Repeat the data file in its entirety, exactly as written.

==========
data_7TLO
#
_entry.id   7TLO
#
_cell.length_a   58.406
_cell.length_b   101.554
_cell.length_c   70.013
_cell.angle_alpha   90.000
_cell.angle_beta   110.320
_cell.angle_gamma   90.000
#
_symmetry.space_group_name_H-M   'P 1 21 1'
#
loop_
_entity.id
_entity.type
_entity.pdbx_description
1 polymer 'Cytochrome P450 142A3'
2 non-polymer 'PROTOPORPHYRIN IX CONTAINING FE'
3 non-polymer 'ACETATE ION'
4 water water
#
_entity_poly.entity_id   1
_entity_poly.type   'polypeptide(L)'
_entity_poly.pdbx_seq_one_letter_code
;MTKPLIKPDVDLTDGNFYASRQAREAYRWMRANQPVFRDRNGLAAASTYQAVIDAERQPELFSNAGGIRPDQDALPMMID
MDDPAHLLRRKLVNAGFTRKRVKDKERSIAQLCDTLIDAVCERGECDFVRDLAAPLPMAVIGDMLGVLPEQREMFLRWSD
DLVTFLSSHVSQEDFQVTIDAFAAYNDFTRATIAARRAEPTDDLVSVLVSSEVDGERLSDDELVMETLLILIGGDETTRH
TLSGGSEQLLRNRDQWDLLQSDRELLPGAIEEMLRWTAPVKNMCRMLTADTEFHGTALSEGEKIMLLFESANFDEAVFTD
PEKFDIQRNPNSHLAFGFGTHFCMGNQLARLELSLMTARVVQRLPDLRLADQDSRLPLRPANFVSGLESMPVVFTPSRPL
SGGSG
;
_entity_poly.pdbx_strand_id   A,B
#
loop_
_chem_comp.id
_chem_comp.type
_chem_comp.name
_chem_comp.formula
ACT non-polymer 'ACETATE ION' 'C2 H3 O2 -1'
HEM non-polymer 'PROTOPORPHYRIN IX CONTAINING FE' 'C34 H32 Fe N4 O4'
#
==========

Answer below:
data_7TLO
#
_entry.id   7TLO
#
_cell.length_a   58.406
_cell.length_b   101.554
_cell.length_c   70.013
_cell.angle_alpha   90.000
_cell.angle_beta   110.320
_cell.angle_gamma   90.000
#
_symmetry.space_group_name_H-M   'P 1 21 1'
#
loop_
_entity.id
_entity.type
_entity.pdbx_description
1 polymer 'Cytochrome P450 142A3'
2 non-polymer 'PROTOPORPHYRIN IX CONTAINING FE'
3 non-polymer 'ACETATE ION'
4 water water
#
_entity_poly.entity_id   1
_entity_poly.type   'polypeptide(L)'
_entity_poly.pdbx_seq_one_letter_code
;MTKPLIKPDVDLTDGNFYASRQAREAYRWMRANQPVFRDRNGLAAASTYQAVIDAERQPELFSNAGGIRPDQDALPMMID
MDDPAHLLRRKLVNAGFTRKRVKDKERSIAQLCDTLIDAVCERGECDFVRDLAAPLPMAVIGDMLGVLPEQREMFLRWSD
DLVTFLSSHVSQEDFQVTIDAFAAYNDFTRATIAARRAEPTDDLVSVLVSSEVDGERLSDDELVMETLLILIGGDETTRH
TLSGGSEQLLRNRDQWDLLQSDRELLPGAIEEMLRWTAPVKNMCRMLTADTEFHGTALSEGEKIMLLFESANFDEAVFTD
PEKFDIQRNPNSHLAFGFGTHFCMGNQLARLELSLMTARVVQRLPDLRLADQDSRLPLRPANFVSGLESMPVVFTPSRPL
SGGSG
;
_entity_poly.pdbx_strand_id   A,B
#
loop_
_chem_comp.id
_chem_comp.type
_chem_comp.name
_chem_comp.formula
ACT non-polymer 'ACETATE ION' 'C2 H3 O2 -1'
HEM non-polymer 'PROTOPORPHYRIN IX CONTAINING FE' 'C34 H32 Fe N4 O4'
#